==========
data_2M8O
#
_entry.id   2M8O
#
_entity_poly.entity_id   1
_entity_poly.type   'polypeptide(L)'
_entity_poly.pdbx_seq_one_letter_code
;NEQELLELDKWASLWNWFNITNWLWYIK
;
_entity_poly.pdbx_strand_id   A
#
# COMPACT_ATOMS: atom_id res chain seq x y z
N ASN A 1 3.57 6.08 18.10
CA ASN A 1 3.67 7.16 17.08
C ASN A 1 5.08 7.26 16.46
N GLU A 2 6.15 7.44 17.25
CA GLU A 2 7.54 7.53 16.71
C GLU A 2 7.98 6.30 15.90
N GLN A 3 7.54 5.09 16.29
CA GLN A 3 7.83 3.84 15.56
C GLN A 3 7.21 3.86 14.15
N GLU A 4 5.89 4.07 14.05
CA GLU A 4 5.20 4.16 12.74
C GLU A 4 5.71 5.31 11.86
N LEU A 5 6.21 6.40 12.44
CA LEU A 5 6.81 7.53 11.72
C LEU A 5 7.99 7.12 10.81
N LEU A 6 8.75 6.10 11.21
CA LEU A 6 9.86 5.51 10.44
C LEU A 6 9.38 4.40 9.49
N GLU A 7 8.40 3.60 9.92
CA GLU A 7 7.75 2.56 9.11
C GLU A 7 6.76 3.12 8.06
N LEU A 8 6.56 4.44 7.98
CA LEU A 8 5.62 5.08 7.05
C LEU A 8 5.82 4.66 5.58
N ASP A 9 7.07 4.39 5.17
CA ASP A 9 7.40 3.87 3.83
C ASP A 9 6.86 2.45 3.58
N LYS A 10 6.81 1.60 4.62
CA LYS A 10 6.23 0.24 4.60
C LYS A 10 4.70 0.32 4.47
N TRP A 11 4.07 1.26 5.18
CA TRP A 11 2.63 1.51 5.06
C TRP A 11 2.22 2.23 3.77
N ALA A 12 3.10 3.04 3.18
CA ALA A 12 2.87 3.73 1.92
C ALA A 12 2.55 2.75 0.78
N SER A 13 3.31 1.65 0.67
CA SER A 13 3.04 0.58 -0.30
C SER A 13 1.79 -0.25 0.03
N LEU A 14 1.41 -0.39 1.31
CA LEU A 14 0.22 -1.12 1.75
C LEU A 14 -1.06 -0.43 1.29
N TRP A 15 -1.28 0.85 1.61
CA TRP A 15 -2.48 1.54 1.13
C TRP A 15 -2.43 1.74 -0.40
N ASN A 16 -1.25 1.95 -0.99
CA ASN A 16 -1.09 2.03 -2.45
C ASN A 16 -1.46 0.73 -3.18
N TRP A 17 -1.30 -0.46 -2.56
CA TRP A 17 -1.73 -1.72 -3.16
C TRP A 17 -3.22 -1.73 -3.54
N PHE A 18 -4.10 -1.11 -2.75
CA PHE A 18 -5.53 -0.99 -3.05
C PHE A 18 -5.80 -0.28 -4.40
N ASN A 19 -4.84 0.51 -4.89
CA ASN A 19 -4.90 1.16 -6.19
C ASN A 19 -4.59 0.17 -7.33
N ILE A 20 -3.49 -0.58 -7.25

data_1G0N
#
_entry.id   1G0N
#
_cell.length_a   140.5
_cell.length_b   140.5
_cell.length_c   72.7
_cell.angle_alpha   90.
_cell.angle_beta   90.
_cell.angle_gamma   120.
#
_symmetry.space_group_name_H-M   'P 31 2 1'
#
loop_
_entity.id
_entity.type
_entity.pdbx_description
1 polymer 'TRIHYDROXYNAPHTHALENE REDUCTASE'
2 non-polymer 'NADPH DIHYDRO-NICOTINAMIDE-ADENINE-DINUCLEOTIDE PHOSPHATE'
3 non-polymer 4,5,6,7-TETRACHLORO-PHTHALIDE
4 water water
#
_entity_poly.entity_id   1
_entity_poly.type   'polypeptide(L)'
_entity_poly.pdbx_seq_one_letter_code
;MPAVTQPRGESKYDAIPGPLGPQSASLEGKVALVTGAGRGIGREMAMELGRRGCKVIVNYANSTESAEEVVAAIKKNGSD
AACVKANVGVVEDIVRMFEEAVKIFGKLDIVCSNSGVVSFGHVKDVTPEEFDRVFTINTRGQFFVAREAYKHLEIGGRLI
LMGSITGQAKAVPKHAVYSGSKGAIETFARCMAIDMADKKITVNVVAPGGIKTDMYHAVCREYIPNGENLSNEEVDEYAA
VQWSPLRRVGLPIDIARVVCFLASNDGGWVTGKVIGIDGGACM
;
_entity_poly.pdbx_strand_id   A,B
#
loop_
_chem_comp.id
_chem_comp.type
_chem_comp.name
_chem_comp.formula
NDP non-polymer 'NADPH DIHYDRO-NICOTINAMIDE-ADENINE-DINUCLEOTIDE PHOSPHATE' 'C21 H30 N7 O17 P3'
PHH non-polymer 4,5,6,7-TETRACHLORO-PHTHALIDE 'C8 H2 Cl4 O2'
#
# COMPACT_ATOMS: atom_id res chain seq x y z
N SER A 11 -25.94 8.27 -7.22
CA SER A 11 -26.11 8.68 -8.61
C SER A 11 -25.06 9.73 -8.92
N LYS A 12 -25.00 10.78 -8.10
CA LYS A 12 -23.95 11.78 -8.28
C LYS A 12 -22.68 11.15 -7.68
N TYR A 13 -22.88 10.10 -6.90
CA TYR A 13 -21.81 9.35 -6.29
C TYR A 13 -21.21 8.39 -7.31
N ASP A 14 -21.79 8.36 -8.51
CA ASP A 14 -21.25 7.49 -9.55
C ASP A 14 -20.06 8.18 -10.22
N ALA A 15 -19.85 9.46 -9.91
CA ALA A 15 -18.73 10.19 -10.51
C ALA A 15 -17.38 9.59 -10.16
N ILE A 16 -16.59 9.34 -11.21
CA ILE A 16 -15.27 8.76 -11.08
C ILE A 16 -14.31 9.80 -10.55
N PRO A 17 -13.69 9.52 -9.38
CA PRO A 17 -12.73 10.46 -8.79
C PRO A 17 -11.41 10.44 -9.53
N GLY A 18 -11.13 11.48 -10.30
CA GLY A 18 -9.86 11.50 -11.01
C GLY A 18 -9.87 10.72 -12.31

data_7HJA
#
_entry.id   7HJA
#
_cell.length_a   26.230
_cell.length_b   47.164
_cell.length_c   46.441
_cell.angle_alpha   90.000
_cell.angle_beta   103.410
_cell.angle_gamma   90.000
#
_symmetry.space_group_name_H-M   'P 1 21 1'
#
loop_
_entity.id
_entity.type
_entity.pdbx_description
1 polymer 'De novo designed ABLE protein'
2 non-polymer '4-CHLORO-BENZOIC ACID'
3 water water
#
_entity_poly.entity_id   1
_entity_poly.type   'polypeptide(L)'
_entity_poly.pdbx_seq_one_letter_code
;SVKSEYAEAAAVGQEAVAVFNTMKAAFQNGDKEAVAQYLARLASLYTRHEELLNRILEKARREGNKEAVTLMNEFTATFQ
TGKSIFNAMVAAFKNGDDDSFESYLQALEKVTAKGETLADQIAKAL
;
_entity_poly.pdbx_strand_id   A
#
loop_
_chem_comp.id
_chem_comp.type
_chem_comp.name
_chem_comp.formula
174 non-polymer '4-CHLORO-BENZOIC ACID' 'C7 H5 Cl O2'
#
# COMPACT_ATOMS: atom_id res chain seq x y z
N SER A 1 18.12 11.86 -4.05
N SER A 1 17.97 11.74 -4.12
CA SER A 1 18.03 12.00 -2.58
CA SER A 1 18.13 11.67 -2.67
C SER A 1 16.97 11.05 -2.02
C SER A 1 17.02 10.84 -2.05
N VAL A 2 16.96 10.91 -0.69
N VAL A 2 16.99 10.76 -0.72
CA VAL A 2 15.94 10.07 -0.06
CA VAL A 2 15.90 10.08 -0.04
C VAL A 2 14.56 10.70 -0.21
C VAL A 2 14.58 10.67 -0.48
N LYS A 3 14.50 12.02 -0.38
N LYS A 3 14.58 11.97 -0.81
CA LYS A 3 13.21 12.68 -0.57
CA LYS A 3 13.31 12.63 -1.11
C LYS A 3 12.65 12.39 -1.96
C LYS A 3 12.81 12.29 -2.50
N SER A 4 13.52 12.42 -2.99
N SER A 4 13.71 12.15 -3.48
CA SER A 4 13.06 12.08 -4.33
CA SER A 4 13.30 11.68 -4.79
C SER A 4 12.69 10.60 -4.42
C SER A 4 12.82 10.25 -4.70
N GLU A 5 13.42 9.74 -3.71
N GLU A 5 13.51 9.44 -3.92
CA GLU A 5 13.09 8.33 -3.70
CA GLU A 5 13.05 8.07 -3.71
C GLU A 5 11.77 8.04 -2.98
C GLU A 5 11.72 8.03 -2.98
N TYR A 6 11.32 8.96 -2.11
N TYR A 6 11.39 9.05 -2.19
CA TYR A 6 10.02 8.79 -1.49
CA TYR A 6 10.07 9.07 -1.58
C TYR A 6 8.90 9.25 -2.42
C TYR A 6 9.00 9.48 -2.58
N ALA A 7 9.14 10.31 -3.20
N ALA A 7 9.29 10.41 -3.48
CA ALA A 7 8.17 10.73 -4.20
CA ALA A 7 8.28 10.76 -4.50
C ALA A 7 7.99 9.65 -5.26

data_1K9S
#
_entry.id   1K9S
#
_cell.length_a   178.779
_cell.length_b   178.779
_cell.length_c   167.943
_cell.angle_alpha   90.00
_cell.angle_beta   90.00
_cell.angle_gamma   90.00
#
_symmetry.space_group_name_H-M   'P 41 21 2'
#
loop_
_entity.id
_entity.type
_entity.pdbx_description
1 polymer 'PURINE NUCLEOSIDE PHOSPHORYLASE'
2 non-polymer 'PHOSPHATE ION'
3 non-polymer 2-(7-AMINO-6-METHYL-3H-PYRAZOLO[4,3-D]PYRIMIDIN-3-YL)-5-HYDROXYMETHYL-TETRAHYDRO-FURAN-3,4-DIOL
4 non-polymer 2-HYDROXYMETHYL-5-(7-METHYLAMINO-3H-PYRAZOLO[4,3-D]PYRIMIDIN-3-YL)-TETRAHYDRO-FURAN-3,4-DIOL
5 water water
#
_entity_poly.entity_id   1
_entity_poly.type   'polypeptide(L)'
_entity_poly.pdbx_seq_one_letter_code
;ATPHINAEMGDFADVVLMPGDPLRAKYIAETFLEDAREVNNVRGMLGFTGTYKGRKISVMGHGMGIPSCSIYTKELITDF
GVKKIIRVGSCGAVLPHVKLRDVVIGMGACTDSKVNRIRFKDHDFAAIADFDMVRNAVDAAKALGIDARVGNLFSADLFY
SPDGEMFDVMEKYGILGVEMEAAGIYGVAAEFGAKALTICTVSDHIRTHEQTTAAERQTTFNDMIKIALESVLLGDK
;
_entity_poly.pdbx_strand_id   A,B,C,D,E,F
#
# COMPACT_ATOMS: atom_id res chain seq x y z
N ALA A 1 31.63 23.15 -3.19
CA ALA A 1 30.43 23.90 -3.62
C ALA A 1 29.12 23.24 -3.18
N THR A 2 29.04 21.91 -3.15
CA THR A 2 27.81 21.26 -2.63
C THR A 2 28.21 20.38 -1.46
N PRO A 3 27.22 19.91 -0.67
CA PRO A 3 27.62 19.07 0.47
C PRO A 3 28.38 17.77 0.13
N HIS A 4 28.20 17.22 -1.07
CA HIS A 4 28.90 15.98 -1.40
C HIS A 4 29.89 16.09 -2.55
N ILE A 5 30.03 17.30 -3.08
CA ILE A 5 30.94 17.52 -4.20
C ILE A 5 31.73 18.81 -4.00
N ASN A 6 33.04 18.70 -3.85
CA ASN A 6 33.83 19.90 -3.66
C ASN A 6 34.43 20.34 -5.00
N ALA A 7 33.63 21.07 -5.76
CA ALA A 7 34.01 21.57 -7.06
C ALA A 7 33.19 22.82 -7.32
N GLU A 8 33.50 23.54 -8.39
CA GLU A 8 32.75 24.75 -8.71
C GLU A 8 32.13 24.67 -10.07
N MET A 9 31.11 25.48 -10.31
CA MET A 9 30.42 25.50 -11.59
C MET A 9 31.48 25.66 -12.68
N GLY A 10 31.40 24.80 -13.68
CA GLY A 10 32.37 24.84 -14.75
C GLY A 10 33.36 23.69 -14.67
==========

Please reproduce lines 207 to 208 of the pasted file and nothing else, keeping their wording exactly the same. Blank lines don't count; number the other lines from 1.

C TYR A 6 8.90 9.25 -2.42
C TYR A 6 9.00 9.48 -2.58